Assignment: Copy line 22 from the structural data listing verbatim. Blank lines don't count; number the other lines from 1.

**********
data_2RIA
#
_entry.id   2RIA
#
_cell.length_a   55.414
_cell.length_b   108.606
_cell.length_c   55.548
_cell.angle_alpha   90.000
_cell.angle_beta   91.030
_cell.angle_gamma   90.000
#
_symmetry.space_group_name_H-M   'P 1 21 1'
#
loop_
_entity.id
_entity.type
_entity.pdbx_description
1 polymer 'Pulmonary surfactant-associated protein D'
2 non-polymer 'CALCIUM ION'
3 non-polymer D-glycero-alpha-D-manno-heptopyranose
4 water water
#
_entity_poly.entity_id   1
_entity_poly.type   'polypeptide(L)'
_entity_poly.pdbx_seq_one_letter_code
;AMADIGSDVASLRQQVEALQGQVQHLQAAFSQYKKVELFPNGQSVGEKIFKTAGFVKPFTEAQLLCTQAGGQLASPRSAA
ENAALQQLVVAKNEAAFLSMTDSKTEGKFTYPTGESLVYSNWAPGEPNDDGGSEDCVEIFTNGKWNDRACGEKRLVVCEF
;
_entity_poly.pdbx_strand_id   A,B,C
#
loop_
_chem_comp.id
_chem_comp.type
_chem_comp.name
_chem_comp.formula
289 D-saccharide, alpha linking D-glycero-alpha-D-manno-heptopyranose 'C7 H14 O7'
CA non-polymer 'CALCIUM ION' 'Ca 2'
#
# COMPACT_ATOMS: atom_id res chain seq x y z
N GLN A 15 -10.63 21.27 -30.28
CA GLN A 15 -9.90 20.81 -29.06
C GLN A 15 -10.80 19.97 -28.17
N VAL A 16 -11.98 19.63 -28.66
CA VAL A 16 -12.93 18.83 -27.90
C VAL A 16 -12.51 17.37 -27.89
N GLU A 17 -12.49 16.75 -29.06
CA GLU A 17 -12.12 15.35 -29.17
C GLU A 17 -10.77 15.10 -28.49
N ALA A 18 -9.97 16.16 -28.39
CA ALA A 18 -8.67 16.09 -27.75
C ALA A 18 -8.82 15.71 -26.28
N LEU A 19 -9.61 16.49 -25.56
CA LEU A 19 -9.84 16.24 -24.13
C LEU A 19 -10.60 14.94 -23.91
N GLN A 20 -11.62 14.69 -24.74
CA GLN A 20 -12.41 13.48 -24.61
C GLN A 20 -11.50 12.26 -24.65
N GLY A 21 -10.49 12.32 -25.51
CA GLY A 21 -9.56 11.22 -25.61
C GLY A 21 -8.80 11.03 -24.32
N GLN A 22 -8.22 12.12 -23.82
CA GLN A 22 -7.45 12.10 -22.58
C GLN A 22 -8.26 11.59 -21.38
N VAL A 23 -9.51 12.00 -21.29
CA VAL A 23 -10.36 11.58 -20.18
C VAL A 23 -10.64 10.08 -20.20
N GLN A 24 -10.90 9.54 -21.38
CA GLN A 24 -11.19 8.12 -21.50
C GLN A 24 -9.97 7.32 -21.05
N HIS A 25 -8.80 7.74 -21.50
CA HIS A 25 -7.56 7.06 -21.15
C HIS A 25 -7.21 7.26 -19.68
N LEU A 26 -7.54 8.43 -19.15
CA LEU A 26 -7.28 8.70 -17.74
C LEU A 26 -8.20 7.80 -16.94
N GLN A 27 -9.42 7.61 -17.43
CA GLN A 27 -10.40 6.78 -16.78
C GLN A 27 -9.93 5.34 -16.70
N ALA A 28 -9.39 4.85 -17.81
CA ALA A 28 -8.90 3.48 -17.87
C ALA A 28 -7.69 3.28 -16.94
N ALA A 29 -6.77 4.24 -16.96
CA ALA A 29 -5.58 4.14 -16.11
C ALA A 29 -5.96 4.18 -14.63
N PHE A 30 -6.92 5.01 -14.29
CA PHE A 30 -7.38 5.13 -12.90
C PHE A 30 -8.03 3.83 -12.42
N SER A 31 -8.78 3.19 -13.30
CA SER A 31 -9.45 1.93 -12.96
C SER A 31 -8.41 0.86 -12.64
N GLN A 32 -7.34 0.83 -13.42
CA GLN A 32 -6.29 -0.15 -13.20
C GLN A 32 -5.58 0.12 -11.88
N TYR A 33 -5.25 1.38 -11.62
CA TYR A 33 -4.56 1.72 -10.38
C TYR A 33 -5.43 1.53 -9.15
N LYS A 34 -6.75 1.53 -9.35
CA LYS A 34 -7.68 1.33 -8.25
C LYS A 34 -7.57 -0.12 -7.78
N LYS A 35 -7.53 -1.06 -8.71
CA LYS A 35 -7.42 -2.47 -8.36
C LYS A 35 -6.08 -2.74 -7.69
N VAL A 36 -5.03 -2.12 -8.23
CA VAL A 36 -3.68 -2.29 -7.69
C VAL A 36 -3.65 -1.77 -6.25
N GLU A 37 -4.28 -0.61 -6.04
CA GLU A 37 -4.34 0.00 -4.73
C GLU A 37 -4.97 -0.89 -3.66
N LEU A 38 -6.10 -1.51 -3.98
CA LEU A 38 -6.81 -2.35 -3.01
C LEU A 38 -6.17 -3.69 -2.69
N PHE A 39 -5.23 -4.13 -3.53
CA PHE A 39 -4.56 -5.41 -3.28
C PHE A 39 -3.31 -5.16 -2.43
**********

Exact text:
#